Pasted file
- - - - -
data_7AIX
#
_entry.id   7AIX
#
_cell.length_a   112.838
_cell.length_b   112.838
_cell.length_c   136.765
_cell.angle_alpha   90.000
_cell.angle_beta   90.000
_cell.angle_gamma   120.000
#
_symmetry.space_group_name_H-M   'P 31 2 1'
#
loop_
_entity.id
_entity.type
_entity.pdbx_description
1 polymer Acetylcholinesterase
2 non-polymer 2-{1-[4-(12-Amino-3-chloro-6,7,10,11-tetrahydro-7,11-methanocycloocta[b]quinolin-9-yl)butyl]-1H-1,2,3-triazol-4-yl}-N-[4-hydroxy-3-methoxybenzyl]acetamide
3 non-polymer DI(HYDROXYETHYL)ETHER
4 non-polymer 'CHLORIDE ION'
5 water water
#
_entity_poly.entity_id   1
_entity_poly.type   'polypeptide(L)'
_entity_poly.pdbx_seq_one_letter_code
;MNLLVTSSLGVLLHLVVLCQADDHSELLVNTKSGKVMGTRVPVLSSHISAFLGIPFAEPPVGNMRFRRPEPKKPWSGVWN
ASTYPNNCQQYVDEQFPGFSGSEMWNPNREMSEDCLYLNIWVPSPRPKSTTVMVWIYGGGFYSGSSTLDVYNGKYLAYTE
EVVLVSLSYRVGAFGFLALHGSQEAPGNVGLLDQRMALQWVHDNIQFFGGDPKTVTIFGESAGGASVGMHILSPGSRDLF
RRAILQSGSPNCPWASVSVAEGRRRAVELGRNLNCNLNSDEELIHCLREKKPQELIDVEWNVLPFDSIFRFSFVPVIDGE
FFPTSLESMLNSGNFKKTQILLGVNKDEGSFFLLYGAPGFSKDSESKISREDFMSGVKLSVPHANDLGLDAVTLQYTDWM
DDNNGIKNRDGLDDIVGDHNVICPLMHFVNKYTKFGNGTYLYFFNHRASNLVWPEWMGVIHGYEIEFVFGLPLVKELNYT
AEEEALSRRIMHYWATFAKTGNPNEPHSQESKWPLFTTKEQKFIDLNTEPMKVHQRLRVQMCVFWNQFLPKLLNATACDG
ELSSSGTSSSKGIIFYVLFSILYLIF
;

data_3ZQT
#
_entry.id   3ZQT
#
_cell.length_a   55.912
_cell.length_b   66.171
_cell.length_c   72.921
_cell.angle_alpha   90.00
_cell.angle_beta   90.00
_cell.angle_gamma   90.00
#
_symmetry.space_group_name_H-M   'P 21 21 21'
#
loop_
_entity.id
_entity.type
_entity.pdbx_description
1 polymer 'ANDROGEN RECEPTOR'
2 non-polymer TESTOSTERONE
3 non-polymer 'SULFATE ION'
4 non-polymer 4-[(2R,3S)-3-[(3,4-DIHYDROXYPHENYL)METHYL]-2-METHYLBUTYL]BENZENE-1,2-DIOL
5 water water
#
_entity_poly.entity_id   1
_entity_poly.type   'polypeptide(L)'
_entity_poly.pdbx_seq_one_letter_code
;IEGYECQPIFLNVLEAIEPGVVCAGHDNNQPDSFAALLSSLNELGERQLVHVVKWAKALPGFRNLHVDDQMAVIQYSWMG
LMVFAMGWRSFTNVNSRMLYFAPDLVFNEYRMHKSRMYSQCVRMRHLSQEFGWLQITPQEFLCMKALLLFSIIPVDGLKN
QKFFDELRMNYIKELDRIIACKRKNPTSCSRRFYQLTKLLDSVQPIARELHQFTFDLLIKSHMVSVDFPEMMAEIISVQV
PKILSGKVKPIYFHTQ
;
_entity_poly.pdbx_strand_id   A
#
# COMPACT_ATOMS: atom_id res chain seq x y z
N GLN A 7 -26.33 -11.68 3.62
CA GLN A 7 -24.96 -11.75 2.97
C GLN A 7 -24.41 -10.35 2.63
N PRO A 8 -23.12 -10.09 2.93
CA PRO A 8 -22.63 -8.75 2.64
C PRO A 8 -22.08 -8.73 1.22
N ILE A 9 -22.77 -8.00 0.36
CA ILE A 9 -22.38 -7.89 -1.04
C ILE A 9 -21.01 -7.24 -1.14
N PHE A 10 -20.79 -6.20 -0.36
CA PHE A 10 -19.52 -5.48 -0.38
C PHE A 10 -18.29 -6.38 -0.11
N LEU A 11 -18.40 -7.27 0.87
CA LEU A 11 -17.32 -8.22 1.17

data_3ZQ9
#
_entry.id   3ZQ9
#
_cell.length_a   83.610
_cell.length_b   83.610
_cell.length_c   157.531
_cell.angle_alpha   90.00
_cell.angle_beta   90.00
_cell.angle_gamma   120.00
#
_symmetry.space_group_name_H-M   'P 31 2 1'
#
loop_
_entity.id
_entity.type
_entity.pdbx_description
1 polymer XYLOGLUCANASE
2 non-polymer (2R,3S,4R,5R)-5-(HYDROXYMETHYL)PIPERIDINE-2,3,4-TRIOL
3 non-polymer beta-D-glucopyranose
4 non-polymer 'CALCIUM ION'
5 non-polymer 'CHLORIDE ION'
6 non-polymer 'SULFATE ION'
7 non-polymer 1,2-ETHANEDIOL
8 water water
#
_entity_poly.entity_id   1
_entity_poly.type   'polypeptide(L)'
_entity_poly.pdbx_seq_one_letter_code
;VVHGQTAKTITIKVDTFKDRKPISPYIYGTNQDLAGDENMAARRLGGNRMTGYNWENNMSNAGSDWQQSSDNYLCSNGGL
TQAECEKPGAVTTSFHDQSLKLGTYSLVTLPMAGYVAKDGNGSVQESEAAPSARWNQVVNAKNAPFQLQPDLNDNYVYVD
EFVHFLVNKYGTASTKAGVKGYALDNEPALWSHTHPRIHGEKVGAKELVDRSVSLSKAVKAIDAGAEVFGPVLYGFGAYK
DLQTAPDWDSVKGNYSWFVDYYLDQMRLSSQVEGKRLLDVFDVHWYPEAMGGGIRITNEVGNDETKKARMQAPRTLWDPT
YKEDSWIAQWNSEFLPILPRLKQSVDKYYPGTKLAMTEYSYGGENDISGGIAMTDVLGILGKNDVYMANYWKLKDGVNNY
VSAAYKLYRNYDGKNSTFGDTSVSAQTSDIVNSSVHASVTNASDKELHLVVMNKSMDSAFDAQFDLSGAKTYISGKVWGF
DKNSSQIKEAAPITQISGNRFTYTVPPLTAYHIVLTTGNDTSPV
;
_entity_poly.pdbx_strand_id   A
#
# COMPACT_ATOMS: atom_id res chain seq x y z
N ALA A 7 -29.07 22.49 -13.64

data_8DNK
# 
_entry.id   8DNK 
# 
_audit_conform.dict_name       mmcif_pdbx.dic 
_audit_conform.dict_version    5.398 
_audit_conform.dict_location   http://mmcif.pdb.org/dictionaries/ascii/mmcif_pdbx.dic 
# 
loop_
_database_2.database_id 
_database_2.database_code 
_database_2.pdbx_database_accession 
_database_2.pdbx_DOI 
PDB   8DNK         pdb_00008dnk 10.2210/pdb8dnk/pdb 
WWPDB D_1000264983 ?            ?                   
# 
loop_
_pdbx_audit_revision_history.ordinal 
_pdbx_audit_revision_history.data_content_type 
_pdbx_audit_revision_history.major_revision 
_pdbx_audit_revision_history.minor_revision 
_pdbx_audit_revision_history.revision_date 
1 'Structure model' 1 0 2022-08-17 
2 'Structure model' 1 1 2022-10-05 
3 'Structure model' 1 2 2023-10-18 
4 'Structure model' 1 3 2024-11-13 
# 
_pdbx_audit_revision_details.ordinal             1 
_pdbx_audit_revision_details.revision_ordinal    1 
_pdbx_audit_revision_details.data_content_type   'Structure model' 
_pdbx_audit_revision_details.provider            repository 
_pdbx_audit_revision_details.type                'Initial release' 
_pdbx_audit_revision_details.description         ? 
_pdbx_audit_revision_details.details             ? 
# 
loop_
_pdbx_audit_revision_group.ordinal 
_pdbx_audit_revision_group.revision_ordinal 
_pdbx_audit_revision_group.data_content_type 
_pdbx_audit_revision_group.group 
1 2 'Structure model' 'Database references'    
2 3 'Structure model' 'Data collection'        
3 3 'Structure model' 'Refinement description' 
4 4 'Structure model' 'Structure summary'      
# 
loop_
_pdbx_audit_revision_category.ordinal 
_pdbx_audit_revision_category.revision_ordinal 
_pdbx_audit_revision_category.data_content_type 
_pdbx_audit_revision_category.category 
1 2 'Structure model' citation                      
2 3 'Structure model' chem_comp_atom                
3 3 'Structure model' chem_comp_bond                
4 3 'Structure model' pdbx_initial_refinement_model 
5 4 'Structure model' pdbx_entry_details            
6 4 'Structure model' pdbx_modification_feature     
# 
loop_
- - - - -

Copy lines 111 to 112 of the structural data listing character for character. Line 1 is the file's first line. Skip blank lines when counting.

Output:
_entity_poly.type   'polypeptide(L)'
_entity_poly.pdbx_seq_one_letter_code